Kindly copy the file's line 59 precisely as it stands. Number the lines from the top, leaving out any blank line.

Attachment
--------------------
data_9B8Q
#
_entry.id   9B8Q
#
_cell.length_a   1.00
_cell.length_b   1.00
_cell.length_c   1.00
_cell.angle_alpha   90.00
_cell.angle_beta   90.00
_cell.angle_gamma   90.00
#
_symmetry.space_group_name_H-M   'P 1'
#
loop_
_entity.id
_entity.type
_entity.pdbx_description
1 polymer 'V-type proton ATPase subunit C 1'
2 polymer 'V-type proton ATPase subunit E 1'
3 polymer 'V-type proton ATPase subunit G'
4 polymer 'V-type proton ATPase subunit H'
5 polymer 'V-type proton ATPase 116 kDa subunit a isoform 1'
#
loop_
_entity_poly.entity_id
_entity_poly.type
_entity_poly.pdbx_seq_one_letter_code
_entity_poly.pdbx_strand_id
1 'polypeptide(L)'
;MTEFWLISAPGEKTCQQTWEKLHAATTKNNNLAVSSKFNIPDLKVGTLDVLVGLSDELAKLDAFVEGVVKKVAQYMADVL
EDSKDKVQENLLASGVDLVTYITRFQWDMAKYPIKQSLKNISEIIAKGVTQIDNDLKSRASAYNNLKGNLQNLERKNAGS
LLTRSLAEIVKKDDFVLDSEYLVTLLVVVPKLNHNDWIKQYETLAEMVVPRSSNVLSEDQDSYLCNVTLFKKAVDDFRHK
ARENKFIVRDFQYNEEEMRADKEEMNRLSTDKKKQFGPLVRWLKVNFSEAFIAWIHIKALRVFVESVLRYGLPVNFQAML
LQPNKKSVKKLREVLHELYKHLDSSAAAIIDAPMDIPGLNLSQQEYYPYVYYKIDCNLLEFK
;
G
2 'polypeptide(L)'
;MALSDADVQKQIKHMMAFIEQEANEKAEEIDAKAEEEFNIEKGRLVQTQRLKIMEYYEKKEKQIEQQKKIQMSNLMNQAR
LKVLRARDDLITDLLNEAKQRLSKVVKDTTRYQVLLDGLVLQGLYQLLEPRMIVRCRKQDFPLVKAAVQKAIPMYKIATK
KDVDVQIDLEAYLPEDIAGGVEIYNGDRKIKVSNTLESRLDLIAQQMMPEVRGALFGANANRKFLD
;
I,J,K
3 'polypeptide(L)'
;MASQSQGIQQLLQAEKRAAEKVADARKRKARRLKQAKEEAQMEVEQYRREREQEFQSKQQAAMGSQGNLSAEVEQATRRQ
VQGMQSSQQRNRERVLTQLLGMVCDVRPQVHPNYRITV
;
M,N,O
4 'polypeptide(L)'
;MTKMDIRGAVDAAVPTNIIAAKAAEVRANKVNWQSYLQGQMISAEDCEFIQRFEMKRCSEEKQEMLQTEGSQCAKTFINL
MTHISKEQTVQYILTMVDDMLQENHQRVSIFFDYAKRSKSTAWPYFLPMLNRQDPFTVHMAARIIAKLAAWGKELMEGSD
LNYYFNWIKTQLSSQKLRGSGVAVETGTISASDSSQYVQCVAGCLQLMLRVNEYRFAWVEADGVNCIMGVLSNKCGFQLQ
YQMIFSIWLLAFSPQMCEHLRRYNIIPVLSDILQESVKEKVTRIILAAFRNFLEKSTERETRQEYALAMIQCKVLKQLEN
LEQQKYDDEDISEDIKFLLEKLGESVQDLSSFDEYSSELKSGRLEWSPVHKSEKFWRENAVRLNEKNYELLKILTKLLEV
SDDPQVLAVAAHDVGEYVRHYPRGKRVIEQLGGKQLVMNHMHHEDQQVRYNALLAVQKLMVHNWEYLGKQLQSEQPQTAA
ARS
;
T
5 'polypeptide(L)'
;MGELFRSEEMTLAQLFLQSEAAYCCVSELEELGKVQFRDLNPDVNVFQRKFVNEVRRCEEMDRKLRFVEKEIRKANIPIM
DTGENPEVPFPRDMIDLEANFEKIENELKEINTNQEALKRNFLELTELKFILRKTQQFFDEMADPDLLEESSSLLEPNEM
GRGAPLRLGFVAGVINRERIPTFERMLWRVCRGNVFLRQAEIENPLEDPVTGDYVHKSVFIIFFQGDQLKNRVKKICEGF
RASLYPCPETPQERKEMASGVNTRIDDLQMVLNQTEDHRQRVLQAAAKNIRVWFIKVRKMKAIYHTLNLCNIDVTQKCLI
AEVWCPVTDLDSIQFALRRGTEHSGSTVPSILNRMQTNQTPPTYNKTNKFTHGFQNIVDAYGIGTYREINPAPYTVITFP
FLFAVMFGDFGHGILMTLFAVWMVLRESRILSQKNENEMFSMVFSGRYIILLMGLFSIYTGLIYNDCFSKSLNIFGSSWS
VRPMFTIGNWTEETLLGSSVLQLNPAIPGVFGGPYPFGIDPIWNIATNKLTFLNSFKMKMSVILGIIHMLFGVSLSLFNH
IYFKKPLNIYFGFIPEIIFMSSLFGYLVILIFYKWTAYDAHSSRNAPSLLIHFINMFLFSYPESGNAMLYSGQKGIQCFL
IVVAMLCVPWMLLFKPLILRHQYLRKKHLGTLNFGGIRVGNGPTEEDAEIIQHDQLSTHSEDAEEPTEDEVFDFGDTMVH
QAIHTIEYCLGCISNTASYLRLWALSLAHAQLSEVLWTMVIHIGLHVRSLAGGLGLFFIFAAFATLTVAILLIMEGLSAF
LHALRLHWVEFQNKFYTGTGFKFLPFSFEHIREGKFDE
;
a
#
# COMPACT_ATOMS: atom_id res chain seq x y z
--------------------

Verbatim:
;MGELFRSEEMTLAQLFLQSEAAYCCVSELEELGKVQFRDLNPDVNVFQRKFVNEVRRCEEMDRKLRFVEKEIRKANIPIM